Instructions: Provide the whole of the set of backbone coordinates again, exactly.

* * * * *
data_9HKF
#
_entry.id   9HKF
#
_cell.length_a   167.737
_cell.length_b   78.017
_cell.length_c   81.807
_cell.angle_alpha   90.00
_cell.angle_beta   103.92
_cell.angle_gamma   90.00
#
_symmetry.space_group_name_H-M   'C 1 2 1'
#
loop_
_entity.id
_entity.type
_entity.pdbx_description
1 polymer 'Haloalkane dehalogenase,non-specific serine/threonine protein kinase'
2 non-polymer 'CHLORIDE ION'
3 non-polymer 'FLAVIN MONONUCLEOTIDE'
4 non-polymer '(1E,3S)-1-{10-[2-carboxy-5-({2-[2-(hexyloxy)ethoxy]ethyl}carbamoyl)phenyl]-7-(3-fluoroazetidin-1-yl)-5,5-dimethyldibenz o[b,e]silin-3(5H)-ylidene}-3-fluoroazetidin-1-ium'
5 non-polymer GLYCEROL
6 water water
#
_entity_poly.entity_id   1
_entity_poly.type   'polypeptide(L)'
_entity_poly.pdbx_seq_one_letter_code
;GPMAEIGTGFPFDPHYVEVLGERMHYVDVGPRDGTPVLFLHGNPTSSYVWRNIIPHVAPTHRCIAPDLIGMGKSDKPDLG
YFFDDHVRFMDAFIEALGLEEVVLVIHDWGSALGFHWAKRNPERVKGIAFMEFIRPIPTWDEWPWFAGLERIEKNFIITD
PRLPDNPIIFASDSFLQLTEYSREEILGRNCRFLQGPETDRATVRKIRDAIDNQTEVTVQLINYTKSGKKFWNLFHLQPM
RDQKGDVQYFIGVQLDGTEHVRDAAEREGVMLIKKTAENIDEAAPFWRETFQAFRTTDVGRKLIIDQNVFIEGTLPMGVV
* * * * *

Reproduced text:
data_9HKF
#
_entry.id   9HKF
#
_cell.length_a   167.737
_cell.length_b   78.017
_cell.length_c   81.807
_cell.angle_alpha   90.00
_cell.angle_beta   103.92
_cell.angle_gamma   90.00
#
_symmetry.space_group_name_H-M   'C 1 2 1'
#
loop_
_entity.id
_entity.type
_entity.pdbx_description
1 polymer 'Haloalkane dehalogenase,non-specific serine/threonine protein kinase'
2 non-polymer 'CHLORIDE ION'
3 non-polymer 'FLAVIN MONONUCLEOTIDE'
4 non-polymer '(1E,3S)-1-{10-[2-carboxy-5-({2-[2-(hexyloxy)ethoxy]ethyl}carbamoyl)phenyl]-7-(3-fluoroazetidin-1-yl)-5,5-dimethyldibenz o[b,e]silin-3(5H)-ylidene}-3-fluoroazetidin-1-ium'
5 non-polymer GLYCEROL
6 water water
#
_entity_poly.entity_id   1
_entity_poly.type   'polypeptide(L)'
_entity_poly.pdbx_seq_one_letter_code
;GPMAEIGTGFPFDPHYVEVLGERMHYVDVGPRDGTPVLFLHGNPTSSYVWRNIIPHVAPTHRCIAPDLIGMGKSDKPDLG
YFFDDHVRFMDAFIEALGLEEVVLVIHDWGSALGFHWAKRNPERVKGIAFMEFIRPIPTWDEWPWFAGLERIEKNFIITD
PRLPDNPIIFASDSFLQLTEYSREEILGRNCRFLQGPETDRATVRKIRDAIDNQTEVTVQLINYTKSGKKFWNLFHLQPM
RDQKGDVQYFIGVQLDGTEHVRDAAEREGVMLIKKTAENIDEAAPFWRETFQAFRTTDVGRKLIIDQNVFIEGTLPMGVV